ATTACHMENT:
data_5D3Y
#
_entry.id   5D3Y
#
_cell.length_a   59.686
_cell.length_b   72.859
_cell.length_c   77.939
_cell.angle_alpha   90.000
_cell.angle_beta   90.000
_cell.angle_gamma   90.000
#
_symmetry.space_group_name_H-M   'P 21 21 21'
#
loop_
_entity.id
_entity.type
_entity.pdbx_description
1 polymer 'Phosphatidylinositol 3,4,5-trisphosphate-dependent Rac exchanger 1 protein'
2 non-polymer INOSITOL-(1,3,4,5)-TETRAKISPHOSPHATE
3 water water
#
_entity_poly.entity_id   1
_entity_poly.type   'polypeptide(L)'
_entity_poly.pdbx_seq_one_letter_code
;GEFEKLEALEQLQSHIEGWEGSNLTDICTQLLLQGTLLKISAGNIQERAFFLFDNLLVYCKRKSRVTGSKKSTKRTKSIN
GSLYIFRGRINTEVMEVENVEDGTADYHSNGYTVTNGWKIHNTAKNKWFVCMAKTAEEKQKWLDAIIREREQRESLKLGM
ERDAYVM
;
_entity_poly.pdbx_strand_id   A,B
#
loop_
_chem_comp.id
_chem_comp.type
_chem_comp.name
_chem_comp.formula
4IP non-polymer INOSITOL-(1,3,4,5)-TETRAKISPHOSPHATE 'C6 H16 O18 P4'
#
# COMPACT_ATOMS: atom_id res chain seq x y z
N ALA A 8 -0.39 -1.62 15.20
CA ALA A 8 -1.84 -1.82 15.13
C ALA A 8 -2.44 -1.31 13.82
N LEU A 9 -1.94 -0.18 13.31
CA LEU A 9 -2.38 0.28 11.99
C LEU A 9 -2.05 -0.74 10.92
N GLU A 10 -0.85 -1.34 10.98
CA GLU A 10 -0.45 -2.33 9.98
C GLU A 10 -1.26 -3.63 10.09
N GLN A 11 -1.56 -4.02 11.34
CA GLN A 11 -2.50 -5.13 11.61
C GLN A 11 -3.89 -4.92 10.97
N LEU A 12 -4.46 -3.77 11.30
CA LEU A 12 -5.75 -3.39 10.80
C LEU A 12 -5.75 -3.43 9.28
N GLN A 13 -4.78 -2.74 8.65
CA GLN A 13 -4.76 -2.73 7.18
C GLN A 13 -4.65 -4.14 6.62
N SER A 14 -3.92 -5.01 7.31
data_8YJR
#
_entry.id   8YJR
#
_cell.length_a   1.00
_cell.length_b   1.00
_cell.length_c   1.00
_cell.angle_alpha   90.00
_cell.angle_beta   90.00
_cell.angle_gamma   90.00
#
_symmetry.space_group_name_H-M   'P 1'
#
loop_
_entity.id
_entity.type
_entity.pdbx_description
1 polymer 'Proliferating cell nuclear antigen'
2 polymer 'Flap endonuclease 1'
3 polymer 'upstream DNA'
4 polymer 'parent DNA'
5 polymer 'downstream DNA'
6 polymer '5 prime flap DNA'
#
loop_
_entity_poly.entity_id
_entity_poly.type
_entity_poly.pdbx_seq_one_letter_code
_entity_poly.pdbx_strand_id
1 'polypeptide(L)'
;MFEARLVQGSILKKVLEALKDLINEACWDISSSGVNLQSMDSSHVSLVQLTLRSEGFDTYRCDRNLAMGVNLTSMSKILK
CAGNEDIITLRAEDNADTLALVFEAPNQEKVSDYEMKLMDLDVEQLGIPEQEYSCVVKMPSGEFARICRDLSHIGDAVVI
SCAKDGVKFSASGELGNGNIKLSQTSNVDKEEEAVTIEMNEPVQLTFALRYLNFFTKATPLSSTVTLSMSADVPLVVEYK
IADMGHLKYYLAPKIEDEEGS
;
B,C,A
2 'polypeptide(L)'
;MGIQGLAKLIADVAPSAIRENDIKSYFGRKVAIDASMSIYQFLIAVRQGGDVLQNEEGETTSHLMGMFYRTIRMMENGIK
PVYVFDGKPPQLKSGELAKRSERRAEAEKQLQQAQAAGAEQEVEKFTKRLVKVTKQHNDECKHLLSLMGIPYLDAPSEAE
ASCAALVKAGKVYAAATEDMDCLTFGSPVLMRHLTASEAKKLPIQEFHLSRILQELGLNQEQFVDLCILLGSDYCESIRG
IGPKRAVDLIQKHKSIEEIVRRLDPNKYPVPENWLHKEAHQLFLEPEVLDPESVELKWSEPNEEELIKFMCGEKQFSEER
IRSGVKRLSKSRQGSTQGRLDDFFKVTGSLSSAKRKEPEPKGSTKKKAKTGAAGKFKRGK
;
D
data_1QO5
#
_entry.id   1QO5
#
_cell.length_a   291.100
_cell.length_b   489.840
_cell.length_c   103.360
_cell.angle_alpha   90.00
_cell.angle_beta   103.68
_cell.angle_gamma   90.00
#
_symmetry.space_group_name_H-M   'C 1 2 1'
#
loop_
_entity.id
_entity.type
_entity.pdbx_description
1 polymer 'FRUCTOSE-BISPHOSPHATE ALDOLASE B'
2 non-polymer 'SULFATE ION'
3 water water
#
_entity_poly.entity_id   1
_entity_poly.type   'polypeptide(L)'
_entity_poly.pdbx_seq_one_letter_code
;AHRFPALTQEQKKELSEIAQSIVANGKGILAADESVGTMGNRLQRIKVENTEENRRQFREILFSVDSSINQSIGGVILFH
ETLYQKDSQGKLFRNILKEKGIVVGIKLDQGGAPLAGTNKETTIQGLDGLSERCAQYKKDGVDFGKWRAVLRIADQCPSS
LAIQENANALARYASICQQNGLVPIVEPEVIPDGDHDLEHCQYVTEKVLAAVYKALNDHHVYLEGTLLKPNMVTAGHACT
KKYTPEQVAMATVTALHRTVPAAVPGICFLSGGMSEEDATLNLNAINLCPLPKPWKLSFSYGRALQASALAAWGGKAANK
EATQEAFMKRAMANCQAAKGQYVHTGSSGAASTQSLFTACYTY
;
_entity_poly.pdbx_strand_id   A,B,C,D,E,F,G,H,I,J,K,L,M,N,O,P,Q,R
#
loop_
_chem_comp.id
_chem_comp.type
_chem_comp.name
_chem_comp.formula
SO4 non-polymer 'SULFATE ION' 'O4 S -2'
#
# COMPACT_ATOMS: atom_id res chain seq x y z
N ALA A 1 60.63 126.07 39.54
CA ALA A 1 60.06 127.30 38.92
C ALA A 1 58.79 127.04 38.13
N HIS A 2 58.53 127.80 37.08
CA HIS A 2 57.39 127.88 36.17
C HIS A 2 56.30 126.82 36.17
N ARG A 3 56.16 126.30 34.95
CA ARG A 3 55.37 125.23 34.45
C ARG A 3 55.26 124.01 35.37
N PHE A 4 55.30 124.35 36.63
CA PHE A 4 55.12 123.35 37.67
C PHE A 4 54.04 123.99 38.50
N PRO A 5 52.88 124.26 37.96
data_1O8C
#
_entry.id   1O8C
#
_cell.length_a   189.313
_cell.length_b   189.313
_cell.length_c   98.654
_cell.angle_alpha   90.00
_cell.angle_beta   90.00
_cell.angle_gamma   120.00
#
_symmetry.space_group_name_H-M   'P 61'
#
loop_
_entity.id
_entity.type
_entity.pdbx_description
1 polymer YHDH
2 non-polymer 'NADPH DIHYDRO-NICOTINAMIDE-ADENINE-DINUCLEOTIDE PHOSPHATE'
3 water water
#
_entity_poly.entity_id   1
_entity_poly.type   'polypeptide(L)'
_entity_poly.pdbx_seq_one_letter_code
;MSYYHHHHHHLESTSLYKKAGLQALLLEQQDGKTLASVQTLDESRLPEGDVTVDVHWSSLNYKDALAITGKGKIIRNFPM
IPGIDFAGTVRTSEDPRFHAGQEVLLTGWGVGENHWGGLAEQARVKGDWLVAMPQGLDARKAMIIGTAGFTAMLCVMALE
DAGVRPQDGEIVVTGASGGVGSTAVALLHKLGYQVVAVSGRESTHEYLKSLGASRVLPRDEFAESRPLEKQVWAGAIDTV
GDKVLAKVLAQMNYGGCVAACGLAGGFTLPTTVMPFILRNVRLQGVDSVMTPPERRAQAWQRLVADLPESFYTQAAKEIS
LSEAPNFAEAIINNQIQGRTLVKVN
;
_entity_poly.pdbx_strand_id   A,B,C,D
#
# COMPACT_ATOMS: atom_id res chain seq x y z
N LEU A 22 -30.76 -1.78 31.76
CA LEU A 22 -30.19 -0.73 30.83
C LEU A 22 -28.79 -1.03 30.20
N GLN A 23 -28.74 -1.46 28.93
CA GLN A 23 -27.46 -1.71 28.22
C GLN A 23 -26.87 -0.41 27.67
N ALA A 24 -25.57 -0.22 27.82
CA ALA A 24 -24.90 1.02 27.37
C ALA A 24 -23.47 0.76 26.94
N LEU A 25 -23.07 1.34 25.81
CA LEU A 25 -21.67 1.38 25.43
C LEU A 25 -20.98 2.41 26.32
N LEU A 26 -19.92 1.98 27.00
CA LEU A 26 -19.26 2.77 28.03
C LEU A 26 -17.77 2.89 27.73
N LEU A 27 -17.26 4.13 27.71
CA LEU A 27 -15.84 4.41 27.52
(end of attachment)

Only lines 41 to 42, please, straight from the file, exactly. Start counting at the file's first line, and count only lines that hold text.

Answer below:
C ALA A 8 -2.44 -1.31 13.82
N LEU A 9 -1.94 -0.18 13.31